“Mnemonic Longings” by Marlon Ortiz. Millennia after a devastatingly Pyrrhic war against alien invaders, after Earth was destroyed and the rest of humanity annihilated, the last sentient AI ship comes back online, and reconstitutes the last human clone soldier. A solid story of finding purpose, companionship, and meaning after everything, of mortality and clinging on, and of discovering acceptance. Plus there’s a cozy cabin in a verdant habitat dome beneath the surface of Venus, which is always a top-notch touch. Good stuff.

“Moonlight, Wing-Wake in Fog” by… me. This story is my F&SF debut. I went back and forth about whether I wanted to reread it here — I last read it when going over the magazine proofs, and normally I can’t stand to reread my words more than necessary — but at last I decided I wanted to see how it held up against the brilliance of this issue. While it might be slight as stories go, perhaps lacking the emotional heft of “The Sweet in the Empty,” nonetheless… I don’t hate it?? I still can’t believe it’s really in the pages of my lifelong dream publication, but maybe it isn’t a fluke? Maybe it’s okay?? Also, speaking as a reader who always reads magazines and anthologies in order, as the editor intended, I love how this was positioned in the issue.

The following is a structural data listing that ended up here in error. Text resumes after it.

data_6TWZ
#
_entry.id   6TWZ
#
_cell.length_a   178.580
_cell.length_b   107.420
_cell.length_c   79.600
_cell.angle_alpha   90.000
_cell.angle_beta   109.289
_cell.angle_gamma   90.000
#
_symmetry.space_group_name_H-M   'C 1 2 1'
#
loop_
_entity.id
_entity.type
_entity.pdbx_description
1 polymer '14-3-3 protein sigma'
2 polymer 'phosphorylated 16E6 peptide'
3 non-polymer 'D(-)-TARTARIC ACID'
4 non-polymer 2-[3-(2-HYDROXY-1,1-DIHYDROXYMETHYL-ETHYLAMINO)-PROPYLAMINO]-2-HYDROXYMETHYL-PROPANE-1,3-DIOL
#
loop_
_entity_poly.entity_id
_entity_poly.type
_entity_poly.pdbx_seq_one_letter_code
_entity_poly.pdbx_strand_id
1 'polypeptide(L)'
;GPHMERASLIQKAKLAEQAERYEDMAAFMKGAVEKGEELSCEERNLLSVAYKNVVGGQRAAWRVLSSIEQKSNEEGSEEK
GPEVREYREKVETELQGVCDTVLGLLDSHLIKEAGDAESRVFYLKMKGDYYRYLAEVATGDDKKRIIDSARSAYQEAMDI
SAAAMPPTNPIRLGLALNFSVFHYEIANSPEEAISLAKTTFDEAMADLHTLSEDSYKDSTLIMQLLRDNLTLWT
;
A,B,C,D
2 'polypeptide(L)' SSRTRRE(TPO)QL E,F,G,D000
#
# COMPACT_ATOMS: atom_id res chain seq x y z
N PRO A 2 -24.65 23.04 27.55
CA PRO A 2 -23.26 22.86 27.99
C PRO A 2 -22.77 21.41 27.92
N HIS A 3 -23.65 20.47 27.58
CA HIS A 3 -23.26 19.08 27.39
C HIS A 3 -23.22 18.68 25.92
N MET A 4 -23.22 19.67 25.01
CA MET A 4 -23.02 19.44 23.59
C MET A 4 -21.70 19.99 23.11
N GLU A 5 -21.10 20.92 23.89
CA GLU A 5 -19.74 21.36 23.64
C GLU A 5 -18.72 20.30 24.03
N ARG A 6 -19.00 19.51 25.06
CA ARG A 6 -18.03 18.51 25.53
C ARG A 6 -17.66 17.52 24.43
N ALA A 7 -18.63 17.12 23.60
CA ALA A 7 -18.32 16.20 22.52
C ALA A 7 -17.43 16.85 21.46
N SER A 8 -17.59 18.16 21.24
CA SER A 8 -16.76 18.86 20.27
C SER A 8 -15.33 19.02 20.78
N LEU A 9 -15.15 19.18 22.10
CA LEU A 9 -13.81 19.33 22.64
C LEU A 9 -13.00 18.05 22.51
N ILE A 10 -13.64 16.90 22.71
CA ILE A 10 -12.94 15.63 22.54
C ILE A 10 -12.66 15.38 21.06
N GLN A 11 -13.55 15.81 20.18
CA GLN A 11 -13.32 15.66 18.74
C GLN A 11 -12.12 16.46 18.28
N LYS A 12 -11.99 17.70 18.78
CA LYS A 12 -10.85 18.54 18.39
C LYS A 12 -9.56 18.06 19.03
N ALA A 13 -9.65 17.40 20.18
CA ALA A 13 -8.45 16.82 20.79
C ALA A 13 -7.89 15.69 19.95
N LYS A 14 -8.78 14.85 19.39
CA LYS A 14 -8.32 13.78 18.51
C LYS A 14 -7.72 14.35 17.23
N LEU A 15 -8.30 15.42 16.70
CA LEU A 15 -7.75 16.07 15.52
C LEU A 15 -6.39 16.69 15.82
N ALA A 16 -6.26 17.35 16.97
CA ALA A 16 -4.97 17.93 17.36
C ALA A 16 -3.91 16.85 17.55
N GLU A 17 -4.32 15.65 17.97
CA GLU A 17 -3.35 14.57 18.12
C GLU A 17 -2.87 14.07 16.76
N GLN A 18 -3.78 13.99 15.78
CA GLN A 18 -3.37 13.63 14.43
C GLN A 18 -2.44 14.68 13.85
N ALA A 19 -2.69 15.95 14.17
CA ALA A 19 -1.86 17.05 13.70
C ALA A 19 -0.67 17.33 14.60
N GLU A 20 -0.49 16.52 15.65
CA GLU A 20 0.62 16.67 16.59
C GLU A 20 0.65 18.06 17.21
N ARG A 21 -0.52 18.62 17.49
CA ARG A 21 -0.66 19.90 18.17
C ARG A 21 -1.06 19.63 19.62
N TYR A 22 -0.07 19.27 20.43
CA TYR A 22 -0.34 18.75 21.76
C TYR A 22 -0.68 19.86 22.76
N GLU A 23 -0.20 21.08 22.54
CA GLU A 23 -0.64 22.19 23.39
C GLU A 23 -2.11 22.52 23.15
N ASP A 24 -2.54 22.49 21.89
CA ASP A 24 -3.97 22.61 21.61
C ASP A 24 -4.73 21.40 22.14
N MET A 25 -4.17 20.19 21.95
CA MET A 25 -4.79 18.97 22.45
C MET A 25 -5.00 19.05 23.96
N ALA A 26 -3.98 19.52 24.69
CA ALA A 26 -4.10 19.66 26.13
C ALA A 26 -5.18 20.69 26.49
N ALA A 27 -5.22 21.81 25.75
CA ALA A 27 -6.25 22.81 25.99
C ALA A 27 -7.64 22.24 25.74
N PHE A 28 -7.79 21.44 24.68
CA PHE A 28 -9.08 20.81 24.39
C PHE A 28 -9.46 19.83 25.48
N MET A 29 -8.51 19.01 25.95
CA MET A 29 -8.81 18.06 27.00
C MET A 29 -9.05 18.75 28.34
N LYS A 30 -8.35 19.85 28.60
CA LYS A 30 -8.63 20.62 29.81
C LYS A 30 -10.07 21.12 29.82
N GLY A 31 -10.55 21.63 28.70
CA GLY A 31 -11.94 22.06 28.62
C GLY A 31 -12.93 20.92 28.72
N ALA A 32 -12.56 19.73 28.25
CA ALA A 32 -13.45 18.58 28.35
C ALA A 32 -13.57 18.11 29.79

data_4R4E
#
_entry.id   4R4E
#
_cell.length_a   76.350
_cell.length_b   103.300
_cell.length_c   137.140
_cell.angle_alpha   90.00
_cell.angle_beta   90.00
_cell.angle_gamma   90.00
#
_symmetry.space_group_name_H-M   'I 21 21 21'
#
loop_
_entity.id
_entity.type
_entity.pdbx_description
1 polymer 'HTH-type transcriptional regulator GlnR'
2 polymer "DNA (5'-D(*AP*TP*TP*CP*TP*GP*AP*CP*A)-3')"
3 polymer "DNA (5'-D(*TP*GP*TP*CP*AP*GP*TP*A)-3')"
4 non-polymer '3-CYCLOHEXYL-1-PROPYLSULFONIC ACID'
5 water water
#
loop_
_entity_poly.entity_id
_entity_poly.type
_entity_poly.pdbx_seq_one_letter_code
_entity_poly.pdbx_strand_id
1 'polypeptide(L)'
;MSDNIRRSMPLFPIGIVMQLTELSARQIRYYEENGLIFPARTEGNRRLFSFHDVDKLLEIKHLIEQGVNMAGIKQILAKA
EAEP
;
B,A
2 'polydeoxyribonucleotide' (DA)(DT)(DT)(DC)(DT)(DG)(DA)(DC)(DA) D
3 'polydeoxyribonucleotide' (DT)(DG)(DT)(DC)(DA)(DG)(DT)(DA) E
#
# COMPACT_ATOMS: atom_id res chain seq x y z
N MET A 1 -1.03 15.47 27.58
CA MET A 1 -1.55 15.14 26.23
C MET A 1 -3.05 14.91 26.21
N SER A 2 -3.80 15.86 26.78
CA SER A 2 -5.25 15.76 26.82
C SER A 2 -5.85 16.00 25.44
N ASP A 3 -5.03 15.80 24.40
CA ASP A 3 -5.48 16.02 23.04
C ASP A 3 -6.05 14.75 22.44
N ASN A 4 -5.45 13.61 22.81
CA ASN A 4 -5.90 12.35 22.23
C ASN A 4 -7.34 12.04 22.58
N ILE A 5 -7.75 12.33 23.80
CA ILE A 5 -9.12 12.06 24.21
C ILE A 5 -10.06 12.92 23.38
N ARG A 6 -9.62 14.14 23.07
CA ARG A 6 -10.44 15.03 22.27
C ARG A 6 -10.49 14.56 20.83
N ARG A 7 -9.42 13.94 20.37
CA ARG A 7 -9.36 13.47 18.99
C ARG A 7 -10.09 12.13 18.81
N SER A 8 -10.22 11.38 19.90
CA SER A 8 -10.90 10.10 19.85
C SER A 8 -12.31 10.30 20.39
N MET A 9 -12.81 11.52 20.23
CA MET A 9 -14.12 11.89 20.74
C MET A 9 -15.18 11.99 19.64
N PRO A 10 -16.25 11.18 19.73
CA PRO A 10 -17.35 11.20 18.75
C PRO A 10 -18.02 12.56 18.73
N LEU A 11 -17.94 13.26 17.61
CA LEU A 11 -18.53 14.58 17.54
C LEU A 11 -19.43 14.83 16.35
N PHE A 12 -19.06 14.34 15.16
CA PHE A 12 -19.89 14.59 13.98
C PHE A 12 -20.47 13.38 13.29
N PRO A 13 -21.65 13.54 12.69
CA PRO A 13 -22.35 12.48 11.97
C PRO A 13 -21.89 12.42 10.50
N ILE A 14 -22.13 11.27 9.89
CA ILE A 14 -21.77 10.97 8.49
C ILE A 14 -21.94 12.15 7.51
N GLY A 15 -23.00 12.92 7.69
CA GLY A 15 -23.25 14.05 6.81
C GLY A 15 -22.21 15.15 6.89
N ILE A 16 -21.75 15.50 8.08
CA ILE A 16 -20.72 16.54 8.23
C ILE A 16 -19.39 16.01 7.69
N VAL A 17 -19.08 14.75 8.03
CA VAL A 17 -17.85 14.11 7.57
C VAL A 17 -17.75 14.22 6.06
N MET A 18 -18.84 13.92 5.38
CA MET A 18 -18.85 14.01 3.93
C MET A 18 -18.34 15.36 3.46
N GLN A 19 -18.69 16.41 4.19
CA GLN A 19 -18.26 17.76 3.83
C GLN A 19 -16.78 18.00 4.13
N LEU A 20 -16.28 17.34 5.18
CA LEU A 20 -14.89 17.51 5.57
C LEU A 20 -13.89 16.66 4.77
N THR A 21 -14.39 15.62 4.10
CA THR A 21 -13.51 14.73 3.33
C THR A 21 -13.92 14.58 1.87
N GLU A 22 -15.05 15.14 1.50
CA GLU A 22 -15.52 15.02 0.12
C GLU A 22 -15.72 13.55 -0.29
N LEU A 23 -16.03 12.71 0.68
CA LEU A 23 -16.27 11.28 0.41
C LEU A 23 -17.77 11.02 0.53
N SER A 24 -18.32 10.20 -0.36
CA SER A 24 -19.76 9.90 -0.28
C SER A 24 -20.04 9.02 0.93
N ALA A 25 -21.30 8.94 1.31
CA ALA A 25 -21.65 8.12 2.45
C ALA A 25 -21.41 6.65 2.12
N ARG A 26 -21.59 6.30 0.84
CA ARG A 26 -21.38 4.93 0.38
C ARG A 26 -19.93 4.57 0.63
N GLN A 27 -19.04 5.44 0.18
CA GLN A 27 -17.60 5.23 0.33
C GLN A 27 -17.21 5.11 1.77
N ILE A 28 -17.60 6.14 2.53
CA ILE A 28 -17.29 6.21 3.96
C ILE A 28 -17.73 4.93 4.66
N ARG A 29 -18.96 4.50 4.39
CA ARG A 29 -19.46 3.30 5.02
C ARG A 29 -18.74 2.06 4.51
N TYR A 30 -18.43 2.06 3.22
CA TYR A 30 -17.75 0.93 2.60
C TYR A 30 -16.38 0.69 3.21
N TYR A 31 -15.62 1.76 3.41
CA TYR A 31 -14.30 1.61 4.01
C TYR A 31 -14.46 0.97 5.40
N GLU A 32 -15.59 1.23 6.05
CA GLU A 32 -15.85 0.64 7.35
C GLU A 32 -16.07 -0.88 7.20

“The Madding” by Nuzo Onoh. Sumptuous with description and detail, heavy with tragic inevitability, this is a gorgeous and sharp-toothed tale of witches, a greedy man, and a cursed hamlet. Vivid and horrific.

“Mr. Catt” by Eleanor Arnason. A charming tale in which one Mr. Catt, a six foot tall talking cat with a trust fund, pursues his whim to buy a dragon — just a small one, thank you, and it’s fine if it doesn’t breathe fire. Along the way he inadvertently earns the ire of some cartoony toughs called the Cheese Boys. A lighthearted and breezy throwback to middle-grade fantasy of the ’70s and ’80s (which I mean here in a complimentary way).

“Escape Velocity” by Amanda Dier. Efficient character sketch of a would-be ship’s commander who, when a degenerative disease threatens to leave her grounded Earthside, elects instead to become the disembodied brain of the ship’s computer. Slight but not without its charms.